Yale’s face in New Haven will no longer be accompanied by perfectly coiffed blond hair, pinstriped suits and green polka dotted socks.
Michael Morand ’87 DIV ’93, the associate vice president for New Haven and state affairs who has represented the University in city meetings and events for over a decade, will leave his liasion post in January to focus on strategic communications with a statewide focus in the Office of Public Affairs and Communications. Morand, also known for his sharp fashion sense, will be Yale’s “director of state communications and special initiatives.” Morand’s new position with public affairs will include effectively utilizing new media to promote Yale across Connecticut.
“As we seek to tell the stories of Yale and its leadership and service to society, I will be enhancing the great efforts with traditional print and broadcast media, as well as making the best use of the very dynamic digital and social media landscape that is developing heavily all around us,” Morand said.
Morand’s new post will also have an alumni relations component. As part of the “special initiatives” portion of his job title, Morand will report to Mark Dollhopf ’77, the director of the association of Yale alumni, in an effort to encourage alumni to give back.
Morand’s move comes as part of a larger reshuffling for the Office of New Haven and State Affairs — Richard Jacob, who currently serves as Associate Vice President for Federal Relationsin the Office of Federal Relations, will also tack onto his resume the task of managing state affairs in January. Jacob will now report to Bruce Alexander ’65, the vice president for New Haven and state affairs and campus development, on matters relating to state affairs. He will continue to report to Dorothy Robinson, the University’s vice president and his current boss, on federal matters.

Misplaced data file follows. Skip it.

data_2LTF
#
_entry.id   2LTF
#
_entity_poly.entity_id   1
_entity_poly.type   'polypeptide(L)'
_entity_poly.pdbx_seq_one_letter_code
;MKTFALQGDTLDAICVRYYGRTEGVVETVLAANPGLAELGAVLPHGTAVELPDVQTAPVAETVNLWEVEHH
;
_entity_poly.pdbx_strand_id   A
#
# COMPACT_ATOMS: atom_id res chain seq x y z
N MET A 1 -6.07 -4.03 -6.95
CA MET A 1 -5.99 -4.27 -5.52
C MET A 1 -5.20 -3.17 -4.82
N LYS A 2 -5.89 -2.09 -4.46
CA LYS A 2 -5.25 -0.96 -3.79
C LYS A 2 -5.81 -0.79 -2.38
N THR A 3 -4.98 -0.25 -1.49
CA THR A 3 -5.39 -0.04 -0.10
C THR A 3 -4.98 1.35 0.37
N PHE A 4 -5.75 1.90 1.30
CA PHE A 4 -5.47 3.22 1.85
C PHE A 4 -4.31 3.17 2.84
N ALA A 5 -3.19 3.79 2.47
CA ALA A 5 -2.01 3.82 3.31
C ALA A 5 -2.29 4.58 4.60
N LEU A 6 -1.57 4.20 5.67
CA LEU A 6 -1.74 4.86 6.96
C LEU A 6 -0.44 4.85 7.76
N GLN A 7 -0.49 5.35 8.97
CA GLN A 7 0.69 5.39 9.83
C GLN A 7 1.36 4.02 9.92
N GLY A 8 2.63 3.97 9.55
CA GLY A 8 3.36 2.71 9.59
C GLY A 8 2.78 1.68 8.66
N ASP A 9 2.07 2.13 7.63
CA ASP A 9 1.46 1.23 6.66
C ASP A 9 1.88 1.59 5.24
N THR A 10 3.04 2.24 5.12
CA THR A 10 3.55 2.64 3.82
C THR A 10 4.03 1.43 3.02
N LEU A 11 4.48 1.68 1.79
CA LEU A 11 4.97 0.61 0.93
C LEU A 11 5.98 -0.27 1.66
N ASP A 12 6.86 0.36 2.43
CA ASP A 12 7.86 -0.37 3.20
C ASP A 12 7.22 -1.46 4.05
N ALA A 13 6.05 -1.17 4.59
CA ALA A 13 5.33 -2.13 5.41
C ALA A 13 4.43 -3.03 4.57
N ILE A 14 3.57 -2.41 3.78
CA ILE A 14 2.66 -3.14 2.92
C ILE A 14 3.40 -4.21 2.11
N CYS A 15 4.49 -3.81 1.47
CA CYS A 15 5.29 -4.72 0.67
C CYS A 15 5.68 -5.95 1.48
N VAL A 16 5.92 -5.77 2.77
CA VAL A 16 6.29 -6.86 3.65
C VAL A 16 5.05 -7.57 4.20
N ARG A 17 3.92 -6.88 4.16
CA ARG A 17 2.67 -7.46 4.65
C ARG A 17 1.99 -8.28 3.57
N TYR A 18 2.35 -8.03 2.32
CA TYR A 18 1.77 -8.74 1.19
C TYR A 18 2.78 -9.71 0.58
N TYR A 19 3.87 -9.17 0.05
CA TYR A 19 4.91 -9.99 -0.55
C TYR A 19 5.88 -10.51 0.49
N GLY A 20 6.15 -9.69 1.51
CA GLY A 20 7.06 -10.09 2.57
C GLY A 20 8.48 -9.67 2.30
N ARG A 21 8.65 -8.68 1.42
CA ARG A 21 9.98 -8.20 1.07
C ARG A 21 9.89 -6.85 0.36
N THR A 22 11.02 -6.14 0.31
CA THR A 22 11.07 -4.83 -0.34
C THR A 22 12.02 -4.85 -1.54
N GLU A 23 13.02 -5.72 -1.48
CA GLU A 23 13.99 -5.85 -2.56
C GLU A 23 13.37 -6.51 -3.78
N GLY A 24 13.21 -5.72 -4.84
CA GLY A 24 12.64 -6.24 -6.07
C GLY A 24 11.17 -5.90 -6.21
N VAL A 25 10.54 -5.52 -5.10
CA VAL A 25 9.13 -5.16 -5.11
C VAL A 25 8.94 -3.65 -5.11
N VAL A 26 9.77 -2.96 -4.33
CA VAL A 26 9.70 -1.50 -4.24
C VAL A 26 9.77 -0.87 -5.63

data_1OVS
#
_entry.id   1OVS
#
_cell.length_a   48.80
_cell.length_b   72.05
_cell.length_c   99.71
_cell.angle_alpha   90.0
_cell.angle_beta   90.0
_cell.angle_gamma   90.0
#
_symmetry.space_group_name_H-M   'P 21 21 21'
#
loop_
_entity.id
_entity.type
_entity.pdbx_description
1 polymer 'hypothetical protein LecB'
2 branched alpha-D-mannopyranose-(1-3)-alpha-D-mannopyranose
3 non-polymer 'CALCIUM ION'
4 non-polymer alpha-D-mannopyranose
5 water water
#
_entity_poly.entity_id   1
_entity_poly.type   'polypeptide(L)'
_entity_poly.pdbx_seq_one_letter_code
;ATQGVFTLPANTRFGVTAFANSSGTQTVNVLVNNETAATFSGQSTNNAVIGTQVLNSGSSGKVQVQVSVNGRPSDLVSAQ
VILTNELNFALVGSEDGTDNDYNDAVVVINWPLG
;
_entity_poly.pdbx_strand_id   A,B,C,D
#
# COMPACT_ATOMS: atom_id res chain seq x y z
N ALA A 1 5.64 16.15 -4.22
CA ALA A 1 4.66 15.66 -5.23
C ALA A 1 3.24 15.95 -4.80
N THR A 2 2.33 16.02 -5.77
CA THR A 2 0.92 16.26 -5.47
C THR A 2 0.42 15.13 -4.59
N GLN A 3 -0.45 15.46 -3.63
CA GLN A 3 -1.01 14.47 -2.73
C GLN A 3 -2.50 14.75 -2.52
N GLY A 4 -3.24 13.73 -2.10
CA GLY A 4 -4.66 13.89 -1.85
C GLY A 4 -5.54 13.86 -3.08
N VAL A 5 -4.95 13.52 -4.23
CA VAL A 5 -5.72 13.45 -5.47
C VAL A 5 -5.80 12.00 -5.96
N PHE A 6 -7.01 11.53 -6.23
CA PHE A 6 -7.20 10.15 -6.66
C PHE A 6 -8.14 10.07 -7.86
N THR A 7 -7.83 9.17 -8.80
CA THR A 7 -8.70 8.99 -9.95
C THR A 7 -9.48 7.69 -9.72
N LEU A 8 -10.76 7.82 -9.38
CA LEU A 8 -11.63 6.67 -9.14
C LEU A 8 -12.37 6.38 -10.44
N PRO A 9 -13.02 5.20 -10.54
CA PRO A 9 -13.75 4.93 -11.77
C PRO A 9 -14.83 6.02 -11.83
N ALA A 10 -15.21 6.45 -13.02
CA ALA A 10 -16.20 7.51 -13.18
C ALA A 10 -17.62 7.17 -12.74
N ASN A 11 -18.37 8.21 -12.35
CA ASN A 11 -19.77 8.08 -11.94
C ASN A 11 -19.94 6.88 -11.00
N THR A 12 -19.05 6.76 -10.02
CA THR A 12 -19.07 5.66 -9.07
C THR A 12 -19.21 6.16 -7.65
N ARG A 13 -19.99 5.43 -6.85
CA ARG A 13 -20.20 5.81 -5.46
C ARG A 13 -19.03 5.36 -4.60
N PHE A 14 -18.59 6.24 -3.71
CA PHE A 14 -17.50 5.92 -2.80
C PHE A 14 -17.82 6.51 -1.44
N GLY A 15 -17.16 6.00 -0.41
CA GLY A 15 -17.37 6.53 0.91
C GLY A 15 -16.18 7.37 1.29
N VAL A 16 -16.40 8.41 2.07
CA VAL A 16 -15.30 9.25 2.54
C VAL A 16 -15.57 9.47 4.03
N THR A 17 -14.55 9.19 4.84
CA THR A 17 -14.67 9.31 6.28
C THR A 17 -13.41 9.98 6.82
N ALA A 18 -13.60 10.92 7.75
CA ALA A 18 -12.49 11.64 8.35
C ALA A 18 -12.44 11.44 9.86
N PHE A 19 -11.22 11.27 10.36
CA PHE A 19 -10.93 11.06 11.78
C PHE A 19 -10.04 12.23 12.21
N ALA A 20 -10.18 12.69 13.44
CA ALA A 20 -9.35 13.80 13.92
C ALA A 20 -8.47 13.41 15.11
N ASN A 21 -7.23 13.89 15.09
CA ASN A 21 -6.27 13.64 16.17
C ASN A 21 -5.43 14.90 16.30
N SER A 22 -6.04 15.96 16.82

Jacob could not be reached for comment.
University President Richard Levin said developing and employing Jacob’s talents more broadly were primary motivations for his promotion.
“It’s just an opportunity to give an outstanding person an opportunity to have a somewhat wider role,” Levin said, of Jacob’s promotion. “I think Rich has really become a national leader among his peer group. He’s really done a terrific job for Yale.”
In an internal announcement sent to University administrators announcing the changes in October, Alexander, Robinson and University Secretary Linda Lorimer said the changes are part of an effort to develop the talents and broaden the experience of senior University personnel like Morand and Jacob.
Morand’s old position will now focus squarely on New Haven relations, and Alexander said he has already begun the search for a new director of New Haven affairs. He said he expects to select a replacement in a few months, and that he will not make a decision until he knows the “universe of candidates interested.”
“We want to be sure to get the strongest possible candidate, and we’ll take our time to do that,” Alexander said.
Though it will no longer focus on state affairs, Alexander said the position will be expanded in that Morand’s replacement will share some of Alexander’s responsibilities in economic development. The position will also entail working with city government and community groups, as well as supporting New Haven’s efforts to reform its public schools.
In his new capacity with the OPAC, Morand will report to Tom Mattia, the University’s chief communications officer, and Linda Lorimer, the University Secretary. The new post is a return to the Secretary’s division for Morand — before he began work in the office of New Haven and state affairs, he served as a special assistant to the Secretary and as the assistant Secretary for education and human development.
Morand has previously served as president of the New Haven public library and Ward 1 alderman.